A University of Detroit Communications professor has made a documentary about a dedicated group of Tiger Stadium fans who call themselves the Navin Field Grounds Crew. They have voluntarily kept up the basic integrity of the baseball diamond on the site where the stadium once stood. Jason Roche, the aforementioned professor, followed them about their labors and his film will debut tonight at the Detroit Historical Museum. Above all else, what does this say about historic preservation?
It tells us that the best way to preserve anything is not to go around asking others to do it, but to get your hands dirty and do it yourself.
In this case, the Navin Field group have seen to themselves that a cherished piece of Detroit history is somehow kept alive. Sure, we know that Senator Carl Levin has some few million bucks pigeonholed in federal coffers for use in redeveloping the site somehow. But as that hasn't happened yet and as it is increasingly unlikely that it will, regular citizens, the ones interested in baseball and baseball history, have gotten out to do what they can on their own.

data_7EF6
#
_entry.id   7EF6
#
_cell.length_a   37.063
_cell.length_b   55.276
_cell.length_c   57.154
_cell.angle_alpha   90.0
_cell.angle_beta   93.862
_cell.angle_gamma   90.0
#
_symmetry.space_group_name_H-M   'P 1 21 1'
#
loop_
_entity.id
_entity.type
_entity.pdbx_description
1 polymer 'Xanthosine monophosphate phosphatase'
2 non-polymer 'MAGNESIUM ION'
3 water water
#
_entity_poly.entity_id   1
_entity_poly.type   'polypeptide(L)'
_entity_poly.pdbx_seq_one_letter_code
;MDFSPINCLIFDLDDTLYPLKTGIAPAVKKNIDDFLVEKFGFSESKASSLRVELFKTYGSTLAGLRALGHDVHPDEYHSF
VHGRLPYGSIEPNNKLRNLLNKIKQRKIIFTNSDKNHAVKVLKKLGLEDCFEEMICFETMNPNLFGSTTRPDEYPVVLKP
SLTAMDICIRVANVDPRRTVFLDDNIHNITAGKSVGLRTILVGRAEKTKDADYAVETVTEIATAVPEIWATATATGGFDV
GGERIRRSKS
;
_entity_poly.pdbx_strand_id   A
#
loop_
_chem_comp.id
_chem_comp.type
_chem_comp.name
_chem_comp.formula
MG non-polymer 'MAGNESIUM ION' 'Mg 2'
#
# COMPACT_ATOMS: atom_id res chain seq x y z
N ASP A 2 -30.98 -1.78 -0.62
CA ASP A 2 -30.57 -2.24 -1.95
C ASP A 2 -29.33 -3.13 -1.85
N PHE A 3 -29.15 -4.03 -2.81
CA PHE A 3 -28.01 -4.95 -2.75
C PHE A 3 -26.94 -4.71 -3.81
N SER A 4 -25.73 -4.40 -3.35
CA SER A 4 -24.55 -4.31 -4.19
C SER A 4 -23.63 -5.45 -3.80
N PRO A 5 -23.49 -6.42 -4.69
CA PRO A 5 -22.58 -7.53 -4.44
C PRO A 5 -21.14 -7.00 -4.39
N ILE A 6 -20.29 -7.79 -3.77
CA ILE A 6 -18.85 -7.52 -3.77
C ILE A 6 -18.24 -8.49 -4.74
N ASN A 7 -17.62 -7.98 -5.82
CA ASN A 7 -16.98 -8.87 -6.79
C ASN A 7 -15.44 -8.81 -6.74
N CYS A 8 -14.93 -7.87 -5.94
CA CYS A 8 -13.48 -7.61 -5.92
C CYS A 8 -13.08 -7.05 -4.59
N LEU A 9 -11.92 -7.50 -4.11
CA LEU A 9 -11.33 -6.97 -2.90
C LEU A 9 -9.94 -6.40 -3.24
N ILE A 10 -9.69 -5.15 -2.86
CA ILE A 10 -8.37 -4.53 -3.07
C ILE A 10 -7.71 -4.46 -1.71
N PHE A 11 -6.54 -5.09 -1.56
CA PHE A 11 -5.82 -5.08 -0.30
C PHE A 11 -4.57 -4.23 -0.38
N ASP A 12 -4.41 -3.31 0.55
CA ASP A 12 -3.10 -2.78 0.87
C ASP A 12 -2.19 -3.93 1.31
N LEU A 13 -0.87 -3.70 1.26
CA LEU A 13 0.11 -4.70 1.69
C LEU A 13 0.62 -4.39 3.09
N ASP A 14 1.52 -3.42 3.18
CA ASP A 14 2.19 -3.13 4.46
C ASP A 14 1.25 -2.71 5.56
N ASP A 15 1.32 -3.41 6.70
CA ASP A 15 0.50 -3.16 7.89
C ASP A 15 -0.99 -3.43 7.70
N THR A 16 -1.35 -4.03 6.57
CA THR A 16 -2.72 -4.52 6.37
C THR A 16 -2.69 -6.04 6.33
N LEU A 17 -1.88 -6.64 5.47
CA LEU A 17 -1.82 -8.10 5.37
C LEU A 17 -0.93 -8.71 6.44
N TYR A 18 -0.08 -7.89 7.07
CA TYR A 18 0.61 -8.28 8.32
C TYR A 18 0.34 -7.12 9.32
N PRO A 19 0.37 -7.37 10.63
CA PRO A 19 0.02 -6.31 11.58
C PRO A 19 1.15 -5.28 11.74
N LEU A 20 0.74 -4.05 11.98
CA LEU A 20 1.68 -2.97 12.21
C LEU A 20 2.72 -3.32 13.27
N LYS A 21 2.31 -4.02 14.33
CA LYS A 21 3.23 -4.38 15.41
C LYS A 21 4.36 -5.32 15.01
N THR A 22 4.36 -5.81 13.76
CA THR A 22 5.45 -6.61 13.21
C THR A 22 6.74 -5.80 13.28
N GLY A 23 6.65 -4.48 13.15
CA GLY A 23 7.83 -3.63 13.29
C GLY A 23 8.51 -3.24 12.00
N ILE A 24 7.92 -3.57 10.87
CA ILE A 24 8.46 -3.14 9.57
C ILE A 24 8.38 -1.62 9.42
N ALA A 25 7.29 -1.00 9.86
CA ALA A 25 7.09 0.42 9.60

They're doing a good job of it too. A drive past Michigan and Trumbull will show anyone that a nice green field, well kept, is in place for the enjoyment of all. There are impromptu ball games, and just friends and families having a catch, all the time there. Out of towners drop by just to see what remains of the history of the Corner. Even Lions fans coming downtown for football have been spotted checking out the grounds, remembering that football was once played there too.
It would seem that the people can be trusted to understand and respect history even when millionaires and Detroit politicians spit on it. That last part is, however, a tale for another day. We have seen real historic preservation, a real concern for our collective past, at work. It is a much more inspiring thing than what any government could do. And it hasn't cost the taxpayers a dime.